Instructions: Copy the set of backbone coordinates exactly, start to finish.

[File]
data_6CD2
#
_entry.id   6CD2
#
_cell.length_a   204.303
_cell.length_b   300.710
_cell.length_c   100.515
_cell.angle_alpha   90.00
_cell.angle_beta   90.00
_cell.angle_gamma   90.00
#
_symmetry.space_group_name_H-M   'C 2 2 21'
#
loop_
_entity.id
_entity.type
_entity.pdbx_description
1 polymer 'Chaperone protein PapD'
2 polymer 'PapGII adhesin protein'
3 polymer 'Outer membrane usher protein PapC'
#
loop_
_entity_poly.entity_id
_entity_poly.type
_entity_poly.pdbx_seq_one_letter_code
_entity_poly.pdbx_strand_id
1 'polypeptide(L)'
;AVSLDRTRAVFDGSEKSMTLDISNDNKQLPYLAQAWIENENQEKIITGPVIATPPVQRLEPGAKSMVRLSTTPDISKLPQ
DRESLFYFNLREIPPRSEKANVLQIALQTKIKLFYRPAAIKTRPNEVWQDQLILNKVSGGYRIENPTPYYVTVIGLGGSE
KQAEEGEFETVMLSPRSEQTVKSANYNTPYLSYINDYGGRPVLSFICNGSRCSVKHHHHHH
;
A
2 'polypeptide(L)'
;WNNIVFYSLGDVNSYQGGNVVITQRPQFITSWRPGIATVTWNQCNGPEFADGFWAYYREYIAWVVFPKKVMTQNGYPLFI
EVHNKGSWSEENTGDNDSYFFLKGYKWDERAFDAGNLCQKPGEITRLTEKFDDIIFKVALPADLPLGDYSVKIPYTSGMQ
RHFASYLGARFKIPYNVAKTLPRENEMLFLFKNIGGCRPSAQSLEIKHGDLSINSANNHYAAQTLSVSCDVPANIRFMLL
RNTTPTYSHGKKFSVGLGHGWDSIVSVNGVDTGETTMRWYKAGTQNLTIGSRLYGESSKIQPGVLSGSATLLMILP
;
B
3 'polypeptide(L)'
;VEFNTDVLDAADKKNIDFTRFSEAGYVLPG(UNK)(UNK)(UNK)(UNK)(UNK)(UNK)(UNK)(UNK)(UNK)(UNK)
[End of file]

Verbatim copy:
data_6CD2
#
_entry.id   6CD2
#
_cell.length_a   204.303
_cell.length_b   300.710
_cell.length_c   100.515
_cell.angle_alpha   90.00
_cell.angle_beta   90.00
_cell.angle_gamma   90.00
#
_symmetry.space_group_name_H-M   'C 2 2 21'
#
loop_
_entity.id
_entity.type
_entity.pdbx_description
1 polymer 'Chaperone protein PapD'
2 polymer 'PapGII adhesin protein'
3 polymer 'Outer membrane usher protein PapC'
#
loop_
_entity_poly.entity_id
_entity_poly.type
_entity_poly.pdbx_seq_one_letter_code
_entity_poly.pdbx_strand_id
1 'polypeptide(L)'
;AVSLDRTRAVFDGSEKSMTLDISNDNKQLPYLAQAWIENENQEKIITGPVIATPPVQRLEPGAKSMVRLSTTPDISKLPQ
DRESLFYFNLREIPPRSEKANVLQIALQTKIKLFYRPAAIKTRPNEVWQDQLILNKVSGGYRIENPTPYYVTVIGLGGSE
KQAEEGEFETVMLSPRSEQTVKSANYNTPYLSYINDYGGRPVLSFICNGSRCSVKHHHHHH
;
A
2 'polypeptide(L)'
;WNNIVFYSLGDVNSYQGGNVVITQRPQFITSWRPGIATVTWNQCNGPEFADGFWAYYREYIAWVVFPKKVMTQNGYPLFI
EVHNKGSWSEENTGDNDSYFFLKGYKWDERAFDAGNLCQKPGEITRLTEKFDDIIFKVALPADLPLGDYSVKIPYTSGMQ
RHFASYLGARFKIPYNVAKTLPRENEMLFLFKNIGGCRPSAQSLEIKHGDLSINSANNHYAAQTLSVSCDVPANIRFMLL
RNTTPTYSHGKKFSVGLGHGWDSIVSVNGVDTGETTMRWYKAGTQNLTIGSRLYGESSKIQPGVLSGSATLLMILP
;
B
3 'polypeptide(L)'
;VEFNTDVLDAADKKNIDFTRFSEAGYVLPG(UNK)(UNK)(UNK)(UNK)(UNK)(UNK)(UNK)(UNK)(UNK)(UNK)